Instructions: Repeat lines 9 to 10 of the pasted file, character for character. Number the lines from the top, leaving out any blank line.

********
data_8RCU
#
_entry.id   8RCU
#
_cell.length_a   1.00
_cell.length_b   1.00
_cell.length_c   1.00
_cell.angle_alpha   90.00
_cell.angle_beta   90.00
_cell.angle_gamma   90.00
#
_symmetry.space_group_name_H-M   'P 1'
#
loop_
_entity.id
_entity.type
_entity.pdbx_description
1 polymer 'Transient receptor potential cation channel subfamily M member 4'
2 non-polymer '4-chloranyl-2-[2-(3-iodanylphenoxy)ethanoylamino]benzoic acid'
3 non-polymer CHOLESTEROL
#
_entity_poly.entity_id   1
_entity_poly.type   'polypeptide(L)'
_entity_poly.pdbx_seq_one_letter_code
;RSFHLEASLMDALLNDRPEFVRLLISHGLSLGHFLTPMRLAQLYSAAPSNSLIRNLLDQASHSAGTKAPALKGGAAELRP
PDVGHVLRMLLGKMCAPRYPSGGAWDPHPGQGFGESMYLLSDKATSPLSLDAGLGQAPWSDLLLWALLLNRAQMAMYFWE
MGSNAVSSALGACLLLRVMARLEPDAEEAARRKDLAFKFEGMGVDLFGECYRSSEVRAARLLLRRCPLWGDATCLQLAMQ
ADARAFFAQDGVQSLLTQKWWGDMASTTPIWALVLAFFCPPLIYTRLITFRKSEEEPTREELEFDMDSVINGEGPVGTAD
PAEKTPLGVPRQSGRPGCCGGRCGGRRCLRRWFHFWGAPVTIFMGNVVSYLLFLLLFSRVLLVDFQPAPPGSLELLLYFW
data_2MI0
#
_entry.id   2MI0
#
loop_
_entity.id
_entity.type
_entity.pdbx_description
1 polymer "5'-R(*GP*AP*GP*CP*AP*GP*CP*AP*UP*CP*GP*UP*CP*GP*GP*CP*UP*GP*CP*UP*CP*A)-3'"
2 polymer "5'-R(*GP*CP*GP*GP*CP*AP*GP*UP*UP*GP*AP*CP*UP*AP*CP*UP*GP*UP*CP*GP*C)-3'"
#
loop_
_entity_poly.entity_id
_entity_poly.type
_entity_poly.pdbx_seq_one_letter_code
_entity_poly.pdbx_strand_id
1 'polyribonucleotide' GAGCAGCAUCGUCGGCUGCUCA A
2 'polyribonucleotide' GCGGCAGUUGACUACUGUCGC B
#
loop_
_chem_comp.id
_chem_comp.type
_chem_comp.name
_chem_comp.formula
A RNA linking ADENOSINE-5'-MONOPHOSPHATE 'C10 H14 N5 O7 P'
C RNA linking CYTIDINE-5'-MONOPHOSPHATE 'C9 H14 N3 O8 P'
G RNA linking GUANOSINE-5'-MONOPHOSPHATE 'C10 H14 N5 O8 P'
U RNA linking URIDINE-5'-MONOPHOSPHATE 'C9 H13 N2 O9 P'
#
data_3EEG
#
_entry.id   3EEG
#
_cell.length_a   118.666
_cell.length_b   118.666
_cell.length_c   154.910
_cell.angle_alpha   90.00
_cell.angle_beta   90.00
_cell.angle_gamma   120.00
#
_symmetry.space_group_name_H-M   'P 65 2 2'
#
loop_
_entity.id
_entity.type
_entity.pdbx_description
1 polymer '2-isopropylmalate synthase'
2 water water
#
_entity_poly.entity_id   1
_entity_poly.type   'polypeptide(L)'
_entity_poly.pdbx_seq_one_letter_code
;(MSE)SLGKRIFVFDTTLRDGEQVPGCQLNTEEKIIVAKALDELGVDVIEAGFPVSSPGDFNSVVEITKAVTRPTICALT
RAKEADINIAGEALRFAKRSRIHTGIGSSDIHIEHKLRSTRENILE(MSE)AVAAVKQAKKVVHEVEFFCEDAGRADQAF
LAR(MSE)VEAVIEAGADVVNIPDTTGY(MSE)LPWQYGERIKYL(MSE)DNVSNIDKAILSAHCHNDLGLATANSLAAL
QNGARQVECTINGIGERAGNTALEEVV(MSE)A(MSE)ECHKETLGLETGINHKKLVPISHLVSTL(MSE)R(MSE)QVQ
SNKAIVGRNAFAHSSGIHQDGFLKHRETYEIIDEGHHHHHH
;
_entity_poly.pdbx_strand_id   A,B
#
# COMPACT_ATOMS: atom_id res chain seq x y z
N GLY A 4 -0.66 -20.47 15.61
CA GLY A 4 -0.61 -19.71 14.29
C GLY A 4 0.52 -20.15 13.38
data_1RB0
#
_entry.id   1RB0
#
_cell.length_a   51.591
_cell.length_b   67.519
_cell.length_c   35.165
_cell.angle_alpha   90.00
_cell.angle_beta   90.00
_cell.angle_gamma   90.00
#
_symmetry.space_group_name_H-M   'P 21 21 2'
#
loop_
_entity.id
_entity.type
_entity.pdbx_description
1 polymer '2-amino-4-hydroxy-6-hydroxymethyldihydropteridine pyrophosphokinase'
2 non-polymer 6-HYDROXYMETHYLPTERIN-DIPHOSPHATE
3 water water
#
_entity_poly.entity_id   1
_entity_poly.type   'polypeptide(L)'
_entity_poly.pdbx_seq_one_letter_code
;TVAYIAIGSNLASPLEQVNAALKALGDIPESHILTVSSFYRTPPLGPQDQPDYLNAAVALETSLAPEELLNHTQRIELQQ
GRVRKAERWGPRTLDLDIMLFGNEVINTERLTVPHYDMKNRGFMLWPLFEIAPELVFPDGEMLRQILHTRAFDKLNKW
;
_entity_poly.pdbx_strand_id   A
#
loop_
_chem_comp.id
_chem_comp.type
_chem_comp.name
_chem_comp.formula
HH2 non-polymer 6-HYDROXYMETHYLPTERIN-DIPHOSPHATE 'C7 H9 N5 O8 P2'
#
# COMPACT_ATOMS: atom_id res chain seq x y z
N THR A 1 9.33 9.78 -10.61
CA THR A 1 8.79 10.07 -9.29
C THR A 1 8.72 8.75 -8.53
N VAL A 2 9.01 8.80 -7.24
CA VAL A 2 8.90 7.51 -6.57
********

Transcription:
_cell.angle_beta   90.00
_cell.angle_gamma   90.00